The Encyclopedia Americana (1920)/Johnson, Thomas Loftin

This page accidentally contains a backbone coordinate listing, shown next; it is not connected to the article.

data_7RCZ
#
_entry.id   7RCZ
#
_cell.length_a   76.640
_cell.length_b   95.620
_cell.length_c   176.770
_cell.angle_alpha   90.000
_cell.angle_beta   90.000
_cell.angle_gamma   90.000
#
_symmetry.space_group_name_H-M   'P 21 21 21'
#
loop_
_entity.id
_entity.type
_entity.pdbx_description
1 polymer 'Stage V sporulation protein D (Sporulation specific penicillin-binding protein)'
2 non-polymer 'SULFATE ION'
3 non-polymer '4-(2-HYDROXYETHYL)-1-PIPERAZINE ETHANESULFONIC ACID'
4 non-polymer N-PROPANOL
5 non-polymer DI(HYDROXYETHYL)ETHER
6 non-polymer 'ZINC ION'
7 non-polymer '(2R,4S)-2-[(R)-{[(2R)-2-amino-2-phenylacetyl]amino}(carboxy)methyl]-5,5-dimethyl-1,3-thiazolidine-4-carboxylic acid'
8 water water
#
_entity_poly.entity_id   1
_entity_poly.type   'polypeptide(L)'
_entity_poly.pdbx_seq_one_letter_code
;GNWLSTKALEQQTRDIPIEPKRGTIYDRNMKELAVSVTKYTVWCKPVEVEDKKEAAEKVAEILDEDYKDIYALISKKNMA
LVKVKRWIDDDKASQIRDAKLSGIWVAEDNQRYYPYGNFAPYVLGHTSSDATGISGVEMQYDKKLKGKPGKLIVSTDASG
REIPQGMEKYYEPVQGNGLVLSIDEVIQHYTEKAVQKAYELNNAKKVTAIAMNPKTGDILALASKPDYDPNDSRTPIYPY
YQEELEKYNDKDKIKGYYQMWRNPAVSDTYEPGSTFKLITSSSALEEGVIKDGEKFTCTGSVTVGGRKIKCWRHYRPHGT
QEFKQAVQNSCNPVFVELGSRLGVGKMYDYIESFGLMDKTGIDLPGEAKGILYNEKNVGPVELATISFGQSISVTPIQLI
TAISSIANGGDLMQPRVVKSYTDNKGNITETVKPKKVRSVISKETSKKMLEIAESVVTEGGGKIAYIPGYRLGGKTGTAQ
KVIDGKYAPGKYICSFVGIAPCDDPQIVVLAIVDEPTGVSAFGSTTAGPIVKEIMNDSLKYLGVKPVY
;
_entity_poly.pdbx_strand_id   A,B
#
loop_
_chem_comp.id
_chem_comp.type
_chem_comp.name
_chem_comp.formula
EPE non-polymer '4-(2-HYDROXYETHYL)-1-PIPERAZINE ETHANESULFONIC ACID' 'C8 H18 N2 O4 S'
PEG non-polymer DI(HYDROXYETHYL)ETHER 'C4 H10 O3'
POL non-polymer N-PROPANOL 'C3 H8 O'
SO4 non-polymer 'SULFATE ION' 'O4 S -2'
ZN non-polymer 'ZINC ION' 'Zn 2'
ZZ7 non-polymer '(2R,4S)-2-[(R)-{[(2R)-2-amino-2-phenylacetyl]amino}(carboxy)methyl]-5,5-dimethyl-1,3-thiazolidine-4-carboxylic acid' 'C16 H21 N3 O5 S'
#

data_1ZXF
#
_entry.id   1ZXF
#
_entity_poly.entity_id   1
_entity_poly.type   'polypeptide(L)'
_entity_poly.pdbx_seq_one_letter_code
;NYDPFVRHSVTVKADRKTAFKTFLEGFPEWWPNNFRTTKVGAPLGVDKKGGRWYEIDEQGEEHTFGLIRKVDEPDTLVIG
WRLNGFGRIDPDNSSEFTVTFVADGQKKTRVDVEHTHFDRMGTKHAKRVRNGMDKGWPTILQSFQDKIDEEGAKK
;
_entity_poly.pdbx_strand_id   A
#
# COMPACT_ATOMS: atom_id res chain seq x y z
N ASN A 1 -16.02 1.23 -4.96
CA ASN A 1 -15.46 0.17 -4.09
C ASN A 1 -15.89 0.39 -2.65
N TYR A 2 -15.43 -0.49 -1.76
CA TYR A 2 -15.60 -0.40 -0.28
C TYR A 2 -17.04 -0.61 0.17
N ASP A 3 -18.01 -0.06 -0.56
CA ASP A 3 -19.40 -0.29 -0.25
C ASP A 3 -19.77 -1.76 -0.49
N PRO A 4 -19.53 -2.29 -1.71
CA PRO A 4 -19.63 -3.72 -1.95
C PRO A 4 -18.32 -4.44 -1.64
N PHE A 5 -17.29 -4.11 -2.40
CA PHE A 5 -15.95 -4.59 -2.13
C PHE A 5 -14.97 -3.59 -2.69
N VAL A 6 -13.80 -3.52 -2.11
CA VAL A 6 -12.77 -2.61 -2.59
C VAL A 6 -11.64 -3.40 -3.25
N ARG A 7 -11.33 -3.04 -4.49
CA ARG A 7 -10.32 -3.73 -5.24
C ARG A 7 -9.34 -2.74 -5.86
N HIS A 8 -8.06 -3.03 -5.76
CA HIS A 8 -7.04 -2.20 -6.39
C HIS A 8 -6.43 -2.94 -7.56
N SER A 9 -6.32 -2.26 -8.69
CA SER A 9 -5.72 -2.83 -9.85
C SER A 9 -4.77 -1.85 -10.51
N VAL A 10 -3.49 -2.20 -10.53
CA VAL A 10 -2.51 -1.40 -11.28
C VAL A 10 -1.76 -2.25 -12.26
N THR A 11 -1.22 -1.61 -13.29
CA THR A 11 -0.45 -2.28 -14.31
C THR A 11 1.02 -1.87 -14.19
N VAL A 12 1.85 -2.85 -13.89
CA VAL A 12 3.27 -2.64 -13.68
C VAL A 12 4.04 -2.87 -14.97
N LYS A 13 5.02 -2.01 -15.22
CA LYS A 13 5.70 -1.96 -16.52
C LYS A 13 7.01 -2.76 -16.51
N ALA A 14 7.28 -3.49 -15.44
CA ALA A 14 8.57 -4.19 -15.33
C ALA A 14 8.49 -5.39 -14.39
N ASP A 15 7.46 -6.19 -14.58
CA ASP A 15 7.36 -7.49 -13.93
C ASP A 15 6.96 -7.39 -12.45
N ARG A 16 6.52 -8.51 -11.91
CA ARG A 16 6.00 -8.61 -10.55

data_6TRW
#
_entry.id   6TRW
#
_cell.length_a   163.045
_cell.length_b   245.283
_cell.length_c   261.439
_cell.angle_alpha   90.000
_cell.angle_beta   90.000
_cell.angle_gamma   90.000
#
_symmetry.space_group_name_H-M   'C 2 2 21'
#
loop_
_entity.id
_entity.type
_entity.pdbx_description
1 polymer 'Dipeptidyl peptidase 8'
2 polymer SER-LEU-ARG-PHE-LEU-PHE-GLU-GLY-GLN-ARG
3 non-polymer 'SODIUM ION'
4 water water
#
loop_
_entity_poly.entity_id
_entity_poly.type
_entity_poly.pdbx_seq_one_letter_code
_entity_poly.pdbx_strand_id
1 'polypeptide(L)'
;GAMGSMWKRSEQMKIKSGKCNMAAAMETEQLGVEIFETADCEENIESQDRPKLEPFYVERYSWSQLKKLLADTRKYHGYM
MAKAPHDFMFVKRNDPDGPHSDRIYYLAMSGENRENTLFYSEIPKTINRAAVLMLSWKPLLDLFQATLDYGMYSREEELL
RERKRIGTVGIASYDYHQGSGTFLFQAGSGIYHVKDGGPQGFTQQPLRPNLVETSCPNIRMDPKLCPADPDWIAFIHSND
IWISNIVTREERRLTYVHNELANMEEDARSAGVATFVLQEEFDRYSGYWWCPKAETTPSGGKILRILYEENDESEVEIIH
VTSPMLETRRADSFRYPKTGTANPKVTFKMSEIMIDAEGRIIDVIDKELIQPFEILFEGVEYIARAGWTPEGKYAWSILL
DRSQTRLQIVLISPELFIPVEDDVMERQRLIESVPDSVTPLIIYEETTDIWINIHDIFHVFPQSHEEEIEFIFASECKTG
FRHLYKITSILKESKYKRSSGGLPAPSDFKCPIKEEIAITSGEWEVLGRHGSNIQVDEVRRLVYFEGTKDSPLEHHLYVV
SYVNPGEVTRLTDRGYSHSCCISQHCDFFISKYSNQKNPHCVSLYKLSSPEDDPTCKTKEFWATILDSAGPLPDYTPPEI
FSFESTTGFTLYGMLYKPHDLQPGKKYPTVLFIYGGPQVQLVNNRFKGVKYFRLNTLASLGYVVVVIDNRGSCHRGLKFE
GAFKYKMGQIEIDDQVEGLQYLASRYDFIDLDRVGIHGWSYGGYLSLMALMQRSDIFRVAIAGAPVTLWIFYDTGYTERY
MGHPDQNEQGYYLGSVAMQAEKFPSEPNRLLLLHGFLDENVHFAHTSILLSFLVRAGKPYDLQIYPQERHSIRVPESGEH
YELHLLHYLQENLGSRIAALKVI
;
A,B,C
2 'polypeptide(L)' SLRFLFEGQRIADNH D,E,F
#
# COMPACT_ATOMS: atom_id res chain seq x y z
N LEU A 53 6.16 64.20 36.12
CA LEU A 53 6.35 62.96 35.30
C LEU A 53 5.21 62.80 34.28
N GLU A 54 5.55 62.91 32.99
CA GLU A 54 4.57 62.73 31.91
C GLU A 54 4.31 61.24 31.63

JOHNSON, Thomas Loftin, American capitalist and municipal reformer: b. Georgetown, Ky., 18 July 1854; d. Cleveland, Ohio, 10 April 1911. He was clerk in a street railway office (1869-75), and invented several street railway devices, included the Johnson rail and a fare box; became owner of a street railway in Indianapolis and later acquired large interests in Cleveland, Detroit and Brooklyn; he was also interested in iron manufacture in Cleveland. He disposed of his railway properties and became prominent in politics as a member of the Democratic party, and known as an advocate of the single tax and public ownership of public utilities. His plans for municipal ownership attracted nation-wide attention. Though opposed to the free coinage of silver, he supported Bryan in 1896 and 1900, and the State convention which he controlled unanimously endorsed the Kansas City platform. He was a member of Congress, 1891-95. In 1901 he was elected mayor of Cleveland, and was re-elected 1903, 1905 and 1907. He transformed the city government by introducing several radical reforms. He was an advocate of three-cent street railway fares. In 1903 he was the Democratic candidate for governor of Ohio, but was defeated. He quitted public life in 1910. Consult his autobiography, ‘My Story,’ edited by E. J. Hauser (New York 1911).